After almost five years (yes, it’s been that long!) of tracking and analyzing key features of the design, delivery and management of top global AIDS donors, several key policy debates have emerged from the HIV/AIDS Monitor’s country-level studies. Perhaps the most prominent was our call for greater information and data transparency, because we found that the lack of data made effectiveness analysis difficult, if not impossible.
CGD Policy Blogs
Lawrence MacDonald is traveling this week, so we're re-releasing an episode from our archives. This interview was originally posted on March 22, 2010.
My guest this week is Owen Barder, a visiting fellow here at the Center for the Global Development and the director of the AidInfo project at Development Initiatives, a UK-based NGO. Owen's current work focuses on improving the transparency of the international aid system—making it easier to know where and how aid is being spent.
Owen explains that more easily available aid data would benefit a number of audiences. Researchers and policymakers need the data to study what aid interventions work best. Developed country taxpayers have a right to information on how government is spending their money. Developing country governments need information on donor spending in order to budget their own resources effectively. However, according to Owen, the most important audience for aid data are the citizens of developing countries-the intended beneficiaries of the spending.
"They need to hold their government to account, they need to hold service delivery organizations to account," he says. "And to do that, they need to know what services they should be expecting, what money is being allocated, what's being spent, so they can make sure they're getting the services they need."
Change in U.S. development policy has been a long time coming, but we expect to learn more details this week when President Obama speaks at the UN Millennium Development Goal Summit and the UN General Assembly. Change for CGD’s Rethinking U.S. Foreign Assistance Initiative similarly started back in January but embarks on a new chapter today too.
The Wonkcast is taking a brief summer vacation. We've selected this show from our archives- it was originally posted on March 30, 2010.
Has technology boosted the ability of citizens in African countries to influence their governments? This week, I'm joined by Rakesh Rajani, founder and head of Twaweza, an initiative that promotes transparency and accountability in Tanzania and other countries in East Africa. His organization has made good use of both new and old technologies—cellphones, TV, and radio broadcasts—to expand the ability of citizens to access government information and hold their leaders accountable.
Rakesh tells me that cellphone use has exploded in the last decade in Tanzania, rising from perhaps 200,000 users to over 14 million today. Except for the most remote areas of the country, he says, just about everyone can access a mobile phone. That new connectivity, Rakesh explains, has opened new channels for reducing corruption in government.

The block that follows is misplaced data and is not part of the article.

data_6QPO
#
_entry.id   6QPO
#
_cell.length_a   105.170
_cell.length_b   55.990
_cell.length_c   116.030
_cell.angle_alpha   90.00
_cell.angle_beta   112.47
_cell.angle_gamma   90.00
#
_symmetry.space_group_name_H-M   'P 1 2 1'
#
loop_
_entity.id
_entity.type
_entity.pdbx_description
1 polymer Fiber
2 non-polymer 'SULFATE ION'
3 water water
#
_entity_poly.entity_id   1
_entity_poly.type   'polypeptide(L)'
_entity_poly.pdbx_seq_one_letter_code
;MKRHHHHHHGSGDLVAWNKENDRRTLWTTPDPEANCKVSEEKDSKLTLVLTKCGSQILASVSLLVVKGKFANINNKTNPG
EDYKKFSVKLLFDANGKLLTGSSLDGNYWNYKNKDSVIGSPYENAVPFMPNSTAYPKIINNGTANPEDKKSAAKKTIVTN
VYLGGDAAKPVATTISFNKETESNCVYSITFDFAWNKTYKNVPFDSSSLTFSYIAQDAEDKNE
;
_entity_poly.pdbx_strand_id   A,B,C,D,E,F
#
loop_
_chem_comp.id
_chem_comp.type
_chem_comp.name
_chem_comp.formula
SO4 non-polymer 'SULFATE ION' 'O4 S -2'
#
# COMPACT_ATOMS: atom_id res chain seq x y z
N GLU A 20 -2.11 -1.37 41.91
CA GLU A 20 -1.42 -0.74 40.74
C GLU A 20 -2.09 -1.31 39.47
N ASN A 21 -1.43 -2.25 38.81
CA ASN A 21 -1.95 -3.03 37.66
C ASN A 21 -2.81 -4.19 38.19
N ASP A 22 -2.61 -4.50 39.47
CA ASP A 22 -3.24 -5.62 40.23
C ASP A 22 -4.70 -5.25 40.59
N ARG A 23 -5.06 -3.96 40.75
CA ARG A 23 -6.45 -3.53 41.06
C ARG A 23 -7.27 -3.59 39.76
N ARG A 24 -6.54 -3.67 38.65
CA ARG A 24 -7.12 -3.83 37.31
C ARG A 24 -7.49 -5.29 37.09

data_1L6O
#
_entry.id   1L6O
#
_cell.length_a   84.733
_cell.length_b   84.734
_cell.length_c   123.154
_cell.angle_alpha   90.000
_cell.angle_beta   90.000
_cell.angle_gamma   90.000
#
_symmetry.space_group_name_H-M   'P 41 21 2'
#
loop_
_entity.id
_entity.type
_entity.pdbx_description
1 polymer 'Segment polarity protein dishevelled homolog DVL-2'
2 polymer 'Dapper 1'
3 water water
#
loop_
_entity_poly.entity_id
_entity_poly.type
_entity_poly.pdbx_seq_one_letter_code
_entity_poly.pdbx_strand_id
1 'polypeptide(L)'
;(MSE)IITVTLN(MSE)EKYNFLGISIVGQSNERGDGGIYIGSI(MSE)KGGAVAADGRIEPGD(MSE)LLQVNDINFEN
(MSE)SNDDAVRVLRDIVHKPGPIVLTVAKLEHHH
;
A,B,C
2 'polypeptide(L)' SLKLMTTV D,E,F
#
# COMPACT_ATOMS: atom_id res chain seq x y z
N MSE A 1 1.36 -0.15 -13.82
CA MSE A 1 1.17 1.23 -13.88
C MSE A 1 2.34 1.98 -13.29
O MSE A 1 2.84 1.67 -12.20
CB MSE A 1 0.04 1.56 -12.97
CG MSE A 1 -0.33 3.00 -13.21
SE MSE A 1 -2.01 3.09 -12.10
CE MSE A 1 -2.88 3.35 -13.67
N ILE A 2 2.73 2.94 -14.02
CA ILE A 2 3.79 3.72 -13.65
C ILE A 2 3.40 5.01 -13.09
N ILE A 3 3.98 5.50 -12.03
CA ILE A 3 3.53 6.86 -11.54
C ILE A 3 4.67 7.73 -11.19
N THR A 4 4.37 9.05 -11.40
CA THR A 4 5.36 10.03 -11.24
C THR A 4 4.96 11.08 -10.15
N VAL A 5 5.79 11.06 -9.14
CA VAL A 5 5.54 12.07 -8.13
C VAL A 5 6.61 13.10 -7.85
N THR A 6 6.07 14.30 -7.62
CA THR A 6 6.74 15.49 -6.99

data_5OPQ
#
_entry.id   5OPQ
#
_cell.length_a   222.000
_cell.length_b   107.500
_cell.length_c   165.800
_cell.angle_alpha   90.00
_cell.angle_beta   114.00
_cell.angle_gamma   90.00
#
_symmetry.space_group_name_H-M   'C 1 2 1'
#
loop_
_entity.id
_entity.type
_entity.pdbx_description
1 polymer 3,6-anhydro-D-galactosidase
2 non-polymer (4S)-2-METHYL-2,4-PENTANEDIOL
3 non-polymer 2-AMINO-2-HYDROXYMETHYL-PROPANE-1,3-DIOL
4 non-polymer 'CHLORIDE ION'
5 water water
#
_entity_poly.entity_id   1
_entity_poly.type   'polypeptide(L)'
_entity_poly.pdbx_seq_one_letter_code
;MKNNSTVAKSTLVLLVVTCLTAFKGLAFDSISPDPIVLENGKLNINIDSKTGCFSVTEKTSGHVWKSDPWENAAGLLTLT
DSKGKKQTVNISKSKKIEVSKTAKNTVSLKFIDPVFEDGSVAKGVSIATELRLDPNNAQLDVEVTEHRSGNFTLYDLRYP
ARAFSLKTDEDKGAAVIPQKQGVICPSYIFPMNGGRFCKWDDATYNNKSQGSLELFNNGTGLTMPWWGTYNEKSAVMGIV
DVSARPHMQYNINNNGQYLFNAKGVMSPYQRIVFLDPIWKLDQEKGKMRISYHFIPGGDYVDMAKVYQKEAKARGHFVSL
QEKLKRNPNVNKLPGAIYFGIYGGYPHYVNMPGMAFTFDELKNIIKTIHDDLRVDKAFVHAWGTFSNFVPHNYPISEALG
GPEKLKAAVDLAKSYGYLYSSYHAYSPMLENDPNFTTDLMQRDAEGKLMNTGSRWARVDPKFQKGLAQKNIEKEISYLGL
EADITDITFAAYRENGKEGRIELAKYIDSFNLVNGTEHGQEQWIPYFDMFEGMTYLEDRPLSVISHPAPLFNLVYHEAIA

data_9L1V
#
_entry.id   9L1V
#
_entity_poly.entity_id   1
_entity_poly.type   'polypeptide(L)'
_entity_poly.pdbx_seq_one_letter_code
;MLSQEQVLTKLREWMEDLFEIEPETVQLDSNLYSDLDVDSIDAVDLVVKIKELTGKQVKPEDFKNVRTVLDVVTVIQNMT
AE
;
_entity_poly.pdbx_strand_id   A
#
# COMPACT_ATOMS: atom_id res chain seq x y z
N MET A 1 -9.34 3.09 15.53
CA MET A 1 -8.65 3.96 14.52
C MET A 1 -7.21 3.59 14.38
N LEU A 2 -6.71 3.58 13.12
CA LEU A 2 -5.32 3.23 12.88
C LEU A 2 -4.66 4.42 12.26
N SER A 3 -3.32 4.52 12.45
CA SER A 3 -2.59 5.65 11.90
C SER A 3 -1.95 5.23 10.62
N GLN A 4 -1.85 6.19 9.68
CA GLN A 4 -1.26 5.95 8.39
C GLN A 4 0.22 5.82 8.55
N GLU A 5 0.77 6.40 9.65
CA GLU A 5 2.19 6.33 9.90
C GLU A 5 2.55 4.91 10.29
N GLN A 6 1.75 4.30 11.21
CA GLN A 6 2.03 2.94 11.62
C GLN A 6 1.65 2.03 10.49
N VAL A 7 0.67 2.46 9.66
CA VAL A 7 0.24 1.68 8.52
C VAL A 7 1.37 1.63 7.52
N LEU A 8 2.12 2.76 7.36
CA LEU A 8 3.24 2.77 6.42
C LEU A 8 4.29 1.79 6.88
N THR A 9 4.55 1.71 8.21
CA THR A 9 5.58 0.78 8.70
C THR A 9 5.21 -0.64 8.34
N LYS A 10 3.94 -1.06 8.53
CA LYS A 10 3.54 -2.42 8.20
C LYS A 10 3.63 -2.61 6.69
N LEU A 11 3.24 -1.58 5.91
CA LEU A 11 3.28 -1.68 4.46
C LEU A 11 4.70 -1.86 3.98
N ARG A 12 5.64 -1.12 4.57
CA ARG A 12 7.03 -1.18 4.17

This is a joint post with Wren Elhai.
Everyone (John Kerry, Richard Lugar, Richard Holbrooke, and, yes, CGD’s own Nancy Birdsall) agrees our aid program in Pakistan needs to be more transparent. Transparent aid can help to counter the widespread mistrust and misinformation about U.S. practices, and could also allow Pakistani civil society to play a role in monitoring how governments and NGOs spend money. On the other hand, the status quo—a dearth of publicly accessible information on program objectives and spending -- “creates confusion and unnecessary speculation in Pakistan,” as Senator Kerry put it, “and limits the potential of the policy community and allies at home.”
As the BP well in the Gulf of Mexico continues to spew thousands of barrels of oil each day, media attention has been focused on the toll on nearby economies and ecosystems and on the U.S. political response. On this edition of the Global Prosperity Wonkcast, we look beyond the Gulf of Mexico to explore what implications America’s biggest environmental disaster might hold for the new offshore oil boom getting underway in Africa.
This is a joint post with Wren Elhai and Molly Kinder.
Senator Richard Lugar’s new opinion piece on Foreign Policy’s website lays out the case that a strong economic partnership with Pakistan is in U.S. national interests. Lugar argues that the recent failed bombing in Times Square and the subsequent arrest of Faisal Shahzad, a Pakistani-American who had received bomb-making training in Pakistan’s volatile FATA region, is only a further reminder of how critical cooperation between the U.S. and Pakistan remains.
The planet's population will swell by two to three billion people over the next few decades. Where will all those people live? My guest on this week's Global Prosperity Wonkcast has a bold new idea.
Can a few brave souls make a difference in the fight against corruption? My guest on the Global Prosperity Wonkcast this week is Nuhu Ribadu, the former head of Nigeria’s Economic and Financial Crimes Commission or EFCC and a visiting fellow here at the Center for Global Development.